- Posted July 25, 2014 by
This iReport is part of an assignment:
Turkey's Dormant Startup Scene
There is no root cause to the issue - afterall Turkey is a geopolitical powerhouse with some great universities that ought to give birth to entrepreneurs and startups that can make some noise outside of the local market.
If there's anything that can be pointed as the culprit it's the social pressures and general culture which doesn't provide a great atmosphere to entice new entrepreneurs.
Turkey is a very traditional society with classic jobs such as doctors, lawyers, and bankers regarded as the 'creme de la creme' in terms of career paths. Whether you're looking to rent a house or consider marrying someone, your career choice is something that always follows you around and becomes the first judge of your character.
Turks wouldn't be classified as risk takers and the comfort of working a stable job is one that trumps any potential entrepreneurial spirit.
Risk taking also extends to investors and financial institutions that would normally be counted on for seed capital or angel investment.
Only the safest, proven business models (usually adopted from the West) receive any significant funding. This creates a ecosystem that rewards clone startups and these have indeed gone on to become the most popular online businesses in Turkey.
The Groupon business model gave birth to dozens of clone sites with SehirFirsati.com going on to be bought out by Groupon themselves. GittiGidiyor.com, the popular Turkish auction site, is partially owned by eBay.
The business model in Turkey is clear: bring over whatever is popular in the West and hope to be bought out eventually by the leading company when/if they set their sights in Turkey.
Still, many of the web giants have not taken Turkey seriously enough as a market to even establish operations there. The leading e-commerce giant Amazon.com still hasn't bothered to set up shop in Turkey.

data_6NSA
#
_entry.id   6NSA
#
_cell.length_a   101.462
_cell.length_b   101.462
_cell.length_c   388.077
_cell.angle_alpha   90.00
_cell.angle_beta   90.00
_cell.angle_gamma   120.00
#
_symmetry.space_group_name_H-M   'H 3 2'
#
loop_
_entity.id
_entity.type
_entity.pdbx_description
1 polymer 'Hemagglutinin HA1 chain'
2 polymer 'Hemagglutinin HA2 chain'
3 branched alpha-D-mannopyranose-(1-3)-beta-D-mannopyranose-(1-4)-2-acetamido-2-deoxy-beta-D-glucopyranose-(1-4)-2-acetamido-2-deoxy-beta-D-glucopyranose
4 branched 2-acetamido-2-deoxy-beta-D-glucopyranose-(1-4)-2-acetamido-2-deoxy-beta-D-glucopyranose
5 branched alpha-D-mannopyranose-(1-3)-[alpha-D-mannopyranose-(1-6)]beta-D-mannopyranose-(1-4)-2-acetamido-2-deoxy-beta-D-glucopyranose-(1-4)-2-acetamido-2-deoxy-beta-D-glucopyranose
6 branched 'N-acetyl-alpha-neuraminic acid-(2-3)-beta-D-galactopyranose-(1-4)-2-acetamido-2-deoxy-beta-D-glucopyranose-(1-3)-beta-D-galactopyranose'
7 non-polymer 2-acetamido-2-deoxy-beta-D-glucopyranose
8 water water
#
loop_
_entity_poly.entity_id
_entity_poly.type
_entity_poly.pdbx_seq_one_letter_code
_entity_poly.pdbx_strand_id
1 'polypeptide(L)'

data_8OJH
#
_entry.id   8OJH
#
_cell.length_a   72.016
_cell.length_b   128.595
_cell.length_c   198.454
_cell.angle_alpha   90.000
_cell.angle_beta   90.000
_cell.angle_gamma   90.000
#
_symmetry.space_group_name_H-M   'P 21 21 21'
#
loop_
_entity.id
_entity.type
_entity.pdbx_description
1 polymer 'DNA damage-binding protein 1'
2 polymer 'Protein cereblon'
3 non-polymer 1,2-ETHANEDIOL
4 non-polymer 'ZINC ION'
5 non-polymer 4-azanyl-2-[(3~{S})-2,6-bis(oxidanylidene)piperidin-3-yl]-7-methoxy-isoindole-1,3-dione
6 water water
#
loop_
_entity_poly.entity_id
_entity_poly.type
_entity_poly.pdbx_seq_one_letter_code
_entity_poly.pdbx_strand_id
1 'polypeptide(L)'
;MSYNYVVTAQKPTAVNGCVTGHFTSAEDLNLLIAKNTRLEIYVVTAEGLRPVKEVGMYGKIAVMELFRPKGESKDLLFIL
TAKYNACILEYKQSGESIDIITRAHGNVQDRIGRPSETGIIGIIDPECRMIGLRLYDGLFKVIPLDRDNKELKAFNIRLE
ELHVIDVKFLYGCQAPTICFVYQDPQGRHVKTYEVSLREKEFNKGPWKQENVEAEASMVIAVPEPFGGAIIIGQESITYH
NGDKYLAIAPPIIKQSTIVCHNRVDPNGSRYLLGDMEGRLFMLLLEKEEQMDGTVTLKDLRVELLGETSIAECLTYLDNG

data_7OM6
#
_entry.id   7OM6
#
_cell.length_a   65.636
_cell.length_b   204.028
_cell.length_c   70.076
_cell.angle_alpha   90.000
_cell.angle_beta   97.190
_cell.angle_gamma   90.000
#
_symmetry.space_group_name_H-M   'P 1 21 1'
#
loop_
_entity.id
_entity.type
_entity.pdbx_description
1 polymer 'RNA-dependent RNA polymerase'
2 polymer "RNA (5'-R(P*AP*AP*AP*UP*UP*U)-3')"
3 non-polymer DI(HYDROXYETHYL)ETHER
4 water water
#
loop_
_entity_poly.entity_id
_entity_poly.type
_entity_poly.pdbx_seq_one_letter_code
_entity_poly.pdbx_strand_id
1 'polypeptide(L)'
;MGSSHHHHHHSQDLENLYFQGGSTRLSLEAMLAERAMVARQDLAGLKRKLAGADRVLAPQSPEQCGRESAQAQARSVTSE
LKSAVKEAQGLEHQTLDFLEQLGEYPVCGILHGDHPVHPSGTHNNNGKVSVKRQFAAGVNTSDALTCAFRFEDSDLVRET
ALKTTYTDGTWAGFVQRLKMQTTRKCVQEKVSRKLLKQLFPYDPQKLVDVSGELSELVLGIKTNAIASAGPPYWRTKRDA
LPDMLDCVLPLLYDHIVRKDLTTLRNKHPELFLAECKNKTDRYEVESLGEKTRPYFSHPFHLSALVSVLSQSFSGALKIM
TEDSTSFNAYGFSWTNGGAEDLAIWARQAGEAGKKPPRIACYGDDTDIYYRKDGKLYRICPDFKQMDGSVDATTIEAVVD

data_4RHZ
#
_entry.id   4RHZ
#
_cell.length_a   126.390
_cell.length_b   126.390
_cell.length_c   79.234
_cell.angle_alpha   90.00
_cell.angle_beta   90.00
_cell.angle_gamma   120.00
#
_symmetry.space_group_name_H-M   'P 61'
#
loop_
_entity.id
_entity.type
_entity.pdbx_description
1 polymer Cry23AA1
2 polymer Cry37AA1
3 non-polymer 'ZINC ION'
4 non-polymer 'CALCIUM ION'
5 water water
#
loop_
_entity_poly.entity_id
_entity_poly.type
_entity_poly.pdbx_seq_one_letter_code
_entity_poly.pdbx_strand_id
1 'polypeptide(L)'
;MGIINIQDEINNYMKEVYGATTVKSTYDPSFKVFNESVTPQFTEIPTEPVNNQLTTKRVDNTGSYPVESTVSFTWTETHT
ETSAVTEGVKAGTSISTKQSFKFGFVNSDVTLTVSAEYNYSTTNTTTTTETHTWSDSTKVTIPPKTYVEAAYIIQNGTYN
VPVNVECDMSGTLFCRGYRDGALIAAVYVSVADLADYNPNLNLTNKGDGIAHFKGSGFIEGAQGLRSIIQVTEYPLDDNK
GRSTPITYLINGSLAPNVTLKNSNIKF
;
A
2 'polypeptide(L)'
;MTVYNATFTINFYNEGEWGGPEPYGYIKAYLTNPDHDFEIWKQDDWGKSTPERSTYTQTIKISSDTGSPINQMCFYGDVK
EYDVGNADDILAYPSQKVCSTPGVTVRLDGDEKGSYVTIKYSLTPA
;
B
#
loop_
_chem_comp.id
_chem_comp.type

When I asked Cihan S., one of the prominent local tech bloggers, about the situation he pointed to the limited online shopper base in the country that currently stands under 10 million. Still users are even afraid to use their credit card for online shopping and prefer to pick up the item at brick and mortar stores.
So is anyone actually trying anything new or exciting, or is the startup scene really doomed?
To find out I recently attended an Internations.org event where many entrepreneurs are said to be found making friends with expats and others with international business dreams.
I met a few startup founders there including the CEOs of http://KuponDunyasi.com and http://ArananHediye.com . Unlike everything I witnessed myself during my research, they seemed very excited at the potential of the Turkish market. They told me about the new generation that has grown up on social media and grown weary of traditional media and their biased reporting.
They also told me a bunch of stats like Turkey having the seventh most users on Facebook at over 30 million. There's apparently even a government grant program for entrepreneurs called KOSGEB that funds startups of all forms up to 30,000 Turkish Lira (or around 15,000 US Dollars) Onur, one of the business owners in attendance at the event, also reminded me of Turkey's potential to target the ripe and very rapidly growing Middle Eastern market - which is something I had totally overlooked.
I came away from the experience with renewed hope for the Turkish startup scene. Sure, traditional values has thus far kept many out of considering startups and entrepreneurship as a legitimate career field but as technology's virtues are becoming ever more apparent (especially in the political field) - it's giving a new generation of businessman renewed hope that they too can make a difference, even if it is all by themselves.
- Tech and science